Ladysmith reacts to new federal bill on derelict vessels

Ladysmith reacts to new federal bill on derelict vessels

WATCH: The federal government has introduced a new bill to help deal with the issue of derelict vessels. In Ladysmith, where derelict and abandoned vessels have been a real problem, the news is being welcomed. Kendall Hanson reports.

Crews are getting set to raise the Anapaya.

The 90-foot wooden boat, built in 1918, sank 10 days ago and was leaking fuel.

Some argue it is a problem that could have been dealt with long ago.

“It could’ve been removed, I’m going to guess, at least one-tenth of the cost of what it’s going to cost to bring it up but the fund that could’ve been accessed wasn’t accessed,” said Rod Smith, executive director of the Ladysmith Maritime Society. “So now this environmental emergency fund kicks in.”

Transport Canada listed it as a vessel of concern in 2014.

But according to those monitoring Ladysmith Harbour, they did nothing to prevent it’s sinking.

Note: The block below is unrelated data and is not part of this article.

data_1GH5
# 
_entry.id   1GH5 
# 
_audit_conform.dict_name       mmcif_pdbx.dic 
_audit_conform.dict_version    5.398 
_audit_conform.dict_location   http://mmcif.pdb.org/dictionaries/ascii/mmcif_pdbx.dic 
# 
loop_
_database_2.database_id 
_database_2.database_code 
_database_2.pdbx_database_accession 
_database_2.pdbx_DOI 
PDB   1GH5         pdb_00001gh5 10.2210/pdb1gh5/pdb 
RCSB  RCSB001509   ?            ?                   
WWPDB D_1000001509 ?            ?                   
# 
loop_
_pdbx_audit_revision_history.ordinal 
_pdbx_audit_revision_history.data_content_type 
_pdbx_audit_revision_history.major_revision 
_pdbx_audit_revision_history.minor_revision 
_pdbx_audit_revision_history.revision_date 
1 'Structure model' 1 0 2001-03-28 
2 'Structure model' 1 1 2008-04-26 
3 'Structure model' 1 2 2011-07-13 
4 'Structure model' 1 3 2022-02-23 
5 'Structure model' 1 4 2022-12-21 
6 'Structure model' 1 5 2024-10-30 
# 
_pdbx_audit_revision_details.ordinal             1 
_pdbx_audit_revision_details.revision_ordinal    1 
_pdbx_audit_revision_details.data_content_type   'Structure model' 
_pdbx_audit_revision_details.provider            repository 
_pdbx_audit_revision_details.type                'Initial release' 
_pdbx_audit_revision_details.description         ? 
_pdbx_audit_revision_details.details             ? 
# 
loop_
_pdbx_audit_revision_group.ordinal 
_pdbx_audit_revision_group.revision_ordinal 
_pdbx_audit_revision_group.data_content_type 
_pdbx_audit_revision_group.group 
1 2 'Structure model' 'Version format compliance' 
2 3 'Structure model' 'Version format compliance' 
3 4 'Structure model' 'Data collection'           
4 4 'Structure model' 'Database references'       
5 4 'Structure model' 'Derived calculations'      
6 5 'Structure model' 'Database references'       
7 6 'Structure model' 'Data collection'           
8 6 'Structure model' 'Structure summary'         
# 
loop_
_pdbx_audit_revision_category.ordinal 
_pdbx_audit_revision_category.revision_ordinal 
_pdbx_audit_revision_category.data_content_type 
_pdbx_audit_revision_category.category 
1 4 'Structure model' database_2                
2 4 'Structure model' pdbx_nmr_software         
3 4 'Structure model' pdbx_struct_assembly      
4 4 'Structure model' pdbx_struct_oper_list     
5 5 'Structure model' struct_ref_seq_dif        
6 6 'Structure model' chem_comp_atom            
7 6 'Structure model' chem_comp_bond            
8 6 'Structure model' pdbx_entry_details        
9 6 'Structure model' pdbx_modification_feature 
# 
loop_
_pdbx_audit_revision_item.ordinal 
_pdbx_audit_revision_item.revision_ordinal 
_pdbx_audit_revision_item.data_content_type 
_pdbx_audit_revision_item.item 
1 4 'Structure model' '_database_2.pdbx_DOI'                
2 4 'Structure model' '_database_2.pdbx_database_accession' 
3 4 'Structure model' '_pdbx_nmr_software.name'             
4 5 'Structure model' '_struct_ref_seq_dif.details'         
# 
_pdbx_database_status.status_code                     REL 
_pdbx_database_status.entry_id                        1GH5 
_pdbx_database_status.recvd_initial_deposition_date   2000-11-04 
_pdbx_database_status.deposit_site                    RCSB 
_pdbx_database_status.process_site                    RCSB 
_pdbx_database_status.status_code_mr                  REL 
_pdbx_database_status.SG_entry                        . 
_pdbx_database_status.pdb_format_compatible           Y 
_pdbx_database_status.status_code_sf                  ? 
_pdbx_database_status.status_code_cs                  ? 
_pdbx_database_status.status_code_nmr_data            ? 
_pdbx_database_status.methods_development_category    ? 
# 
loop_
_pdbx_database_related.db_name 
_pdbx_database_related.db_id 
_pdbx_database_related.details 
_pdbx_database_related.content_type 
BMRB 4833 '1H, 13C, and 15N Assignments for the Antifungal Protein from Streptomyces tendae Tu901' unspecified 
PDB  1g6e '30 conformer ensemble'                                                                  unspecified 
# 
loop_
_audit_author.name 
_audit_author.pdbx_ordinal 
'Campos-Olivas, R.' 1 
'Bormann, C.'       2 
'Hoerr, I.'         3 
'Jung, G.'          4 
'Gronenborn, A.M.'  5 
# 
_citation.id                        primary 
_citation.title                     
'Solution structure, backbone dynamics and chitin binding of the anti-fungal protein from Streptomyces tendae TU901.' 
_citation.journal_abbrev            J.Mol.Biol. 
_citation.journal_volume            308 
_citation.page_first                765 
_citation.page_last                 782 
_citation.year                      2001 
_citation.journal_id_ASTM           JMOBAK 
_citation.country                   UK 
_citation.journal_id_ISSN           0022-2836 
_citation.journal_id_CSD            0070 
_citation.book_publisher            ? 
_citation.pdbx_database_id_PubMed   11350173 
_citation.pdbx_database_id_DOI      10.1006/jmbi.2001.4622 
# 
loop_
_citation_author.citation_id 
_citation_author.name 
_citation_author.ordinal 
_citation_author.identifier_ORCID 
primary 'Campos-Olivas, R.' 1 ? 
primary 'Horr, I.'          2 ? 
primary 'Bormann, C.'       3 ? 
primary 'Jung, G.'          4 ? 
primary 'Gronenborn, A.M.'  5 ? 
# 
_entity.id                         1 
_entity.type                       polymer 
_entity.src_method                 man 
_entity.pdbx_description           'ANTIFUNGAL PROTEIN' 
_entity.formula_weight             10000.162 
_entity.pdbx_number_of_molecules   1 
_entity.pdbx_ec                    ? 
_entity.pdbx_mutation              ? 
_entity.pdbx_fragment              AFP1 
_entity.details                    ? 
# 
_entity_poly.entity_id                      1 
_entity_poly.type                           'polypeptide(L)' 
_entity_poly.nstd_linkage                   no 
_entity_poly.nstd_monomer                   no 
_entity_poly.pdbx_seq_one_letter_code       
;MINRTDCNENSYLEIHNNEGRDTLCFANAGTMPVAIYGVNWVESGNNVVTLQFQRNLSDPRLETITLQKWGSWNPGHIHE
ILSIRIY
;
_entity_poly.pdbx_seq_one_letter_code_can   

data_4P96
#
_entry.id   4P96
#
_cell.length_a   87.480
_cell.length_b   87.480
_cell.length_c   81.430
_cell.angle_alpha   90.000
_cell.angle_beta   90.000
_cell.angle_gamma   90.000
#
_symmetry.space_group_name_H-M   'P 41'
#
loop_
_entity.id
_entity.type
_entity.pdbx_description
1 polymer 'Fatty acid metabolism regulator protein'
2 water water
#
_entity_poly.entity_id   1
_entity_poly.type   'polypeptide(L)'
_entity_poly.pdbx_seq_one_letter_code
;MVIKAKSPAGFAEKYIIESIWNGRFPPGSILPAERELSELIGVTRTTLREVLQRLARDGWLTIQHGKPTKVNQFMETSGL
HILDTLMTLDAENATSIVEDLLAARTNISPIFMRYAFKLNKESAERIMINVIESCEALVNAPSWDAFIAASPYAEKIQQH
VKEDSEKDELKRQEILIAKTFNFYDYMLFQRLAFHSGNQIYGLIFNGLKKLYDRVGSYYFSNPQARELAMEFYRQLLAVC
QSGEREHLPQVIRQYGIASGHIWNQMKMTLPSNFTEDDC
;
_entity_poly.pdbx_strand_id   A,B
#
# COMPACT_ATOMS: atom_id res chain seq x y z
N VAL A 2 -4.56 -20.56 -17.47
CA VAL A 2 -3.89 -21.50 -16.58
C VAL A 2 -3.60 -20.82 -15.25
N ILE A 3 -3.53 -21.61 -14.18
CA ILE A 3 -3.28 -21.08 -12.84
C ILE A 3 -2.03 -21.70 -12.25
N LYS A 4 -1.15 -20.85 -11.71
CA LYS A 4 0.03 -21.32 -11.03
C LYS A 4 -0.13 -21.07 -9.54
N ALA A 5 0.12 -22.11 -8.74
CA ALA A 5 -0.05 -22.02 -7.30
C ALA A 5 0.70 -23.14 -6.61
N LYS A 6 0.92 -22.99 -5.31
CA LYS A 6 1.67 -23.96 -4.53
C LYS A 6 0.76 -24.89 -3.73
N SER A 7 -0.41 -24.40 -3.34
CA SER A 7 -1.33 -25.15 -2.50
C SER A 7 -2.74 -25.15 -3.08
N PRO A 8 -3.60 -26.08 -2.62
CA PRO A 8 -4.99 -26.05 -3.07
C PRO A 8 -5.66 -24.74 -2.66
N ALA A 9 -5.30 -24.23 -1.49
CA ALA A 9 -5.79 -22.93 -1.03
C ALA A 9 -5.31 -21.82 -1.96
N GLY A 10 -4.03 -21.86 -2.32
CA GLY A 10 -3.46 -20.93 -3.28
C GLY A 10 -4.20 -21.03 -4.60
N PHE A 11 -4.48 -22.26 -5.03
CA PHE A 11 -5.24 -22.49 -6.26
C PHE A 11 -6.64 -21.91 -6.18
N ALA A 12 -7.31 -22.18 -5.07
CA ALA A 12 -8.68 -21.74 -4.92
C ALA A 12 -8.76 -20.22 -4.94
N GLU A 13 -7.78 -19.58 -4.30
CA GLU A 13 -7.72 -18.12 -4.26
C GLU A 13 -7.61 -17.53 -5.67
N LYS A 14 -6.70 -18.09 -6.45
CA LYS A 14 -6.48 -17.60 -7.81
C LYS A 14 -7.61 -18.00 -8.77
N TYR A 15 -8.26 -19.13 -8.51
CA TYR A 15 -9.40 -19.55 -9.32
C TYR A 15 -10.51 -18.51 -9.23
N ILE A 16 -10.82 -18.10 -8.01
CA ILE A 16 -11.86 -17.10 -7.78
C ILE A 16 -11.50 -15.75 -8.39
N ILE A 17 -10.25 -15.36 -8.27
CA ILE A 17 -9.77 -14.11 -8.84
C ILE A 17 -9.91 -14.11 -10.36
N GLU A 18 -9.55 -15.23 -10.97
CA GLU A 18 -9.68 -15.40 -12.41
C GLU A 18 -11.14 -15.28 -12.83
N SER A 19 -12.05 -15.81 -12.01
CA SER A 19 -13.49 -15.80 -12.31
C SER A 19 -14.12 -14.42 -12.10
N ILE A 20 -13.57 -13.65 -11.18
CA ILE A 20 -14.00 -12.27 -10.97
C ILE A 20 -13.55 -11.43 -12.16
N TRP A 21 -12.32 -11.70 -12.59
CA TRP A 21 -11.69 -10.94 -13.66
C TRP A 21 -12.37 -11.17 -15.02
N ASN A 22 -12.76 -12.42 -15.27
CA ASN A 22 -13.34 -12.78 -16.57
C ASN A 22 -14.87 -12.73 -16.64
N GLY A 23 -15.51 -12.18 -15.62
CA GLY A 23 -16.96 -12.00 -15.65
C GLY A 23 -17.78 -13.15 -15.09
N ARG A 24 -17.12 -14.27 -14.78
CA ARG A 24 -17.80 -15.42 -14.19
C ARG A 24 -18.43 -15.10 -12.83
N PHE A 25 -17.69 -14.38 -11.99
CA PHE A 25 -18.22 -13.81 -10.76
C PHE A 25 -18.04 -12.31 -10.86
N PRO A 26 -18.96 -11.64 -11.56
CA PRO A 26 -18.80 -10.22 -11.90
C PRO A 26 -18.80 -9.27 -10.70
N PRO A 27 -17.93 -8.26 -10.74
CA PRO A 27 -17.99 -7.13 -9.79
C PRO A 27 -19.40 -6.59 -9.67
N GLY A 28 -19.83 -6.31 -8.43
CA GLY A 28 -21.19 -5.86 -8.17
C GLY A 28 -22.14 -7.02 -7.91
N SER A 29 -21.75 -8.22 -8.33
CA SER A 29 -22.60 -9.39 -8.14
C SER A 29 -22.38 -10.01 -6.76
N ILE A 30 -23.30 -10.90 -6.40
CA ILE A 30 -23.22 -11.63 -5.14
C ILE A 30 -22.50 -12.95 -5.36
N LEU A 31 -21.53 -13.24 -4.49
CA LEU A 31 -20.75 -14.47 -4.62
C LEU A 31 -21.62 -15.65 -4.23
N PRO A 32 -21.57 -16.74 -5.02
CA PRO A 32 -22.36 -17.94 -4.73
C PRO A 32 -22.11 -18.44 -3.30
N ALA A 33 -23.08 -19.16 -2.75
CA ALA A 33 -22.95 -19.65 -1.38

It’s the latest in the string of derelict boats in the harbour that causes a lot of concern because of oils and fuels still onboard.

“It’s an ongoing issue that threatens our operation and certainly the environmental health of the harbour,” said Smith.

On Tuesday the federal government introduced a new act that will make it illegal to abandon derelict boats.

The bill requires large commercial ships to have insurance to cover the potential cost of their disposal.

It also introduces fines and jail terms for those abandoning vessels.

“My immediate reaction is it looks promising,” said Smith. “It looks like they’ve given this some thought and they have a process in place that will enhance the bill.”

Rod Smith has been invited to take part in the public consultation that will help shape the finalized bill.

He says he’s not sure it addresses medium-sized ships that are more common in the Ladysmith Harbour.

Ladysmith sailor Rob Pinkerton has been following the issue for years.

“The problems I think are a little beyond that legislation,” said Pinkerton. “You can’t get money out of a stone. If somebody doesn’t have any assets and you want to bring them to task for fouling your water or sinking a boat if they have no assets what can you do?”

The legislation does not apply to boats that have already been abandoned.

When Transport Canada removed the Vicki Lynn II from Ladysmith Harbour last October it cost a million dollars.

The Anapaya is next. It is expected to be raised in the next few days and there is hope here that getting rid of abandoned vessels will only get easier in the future.

Kendall HansonKendall Hanson

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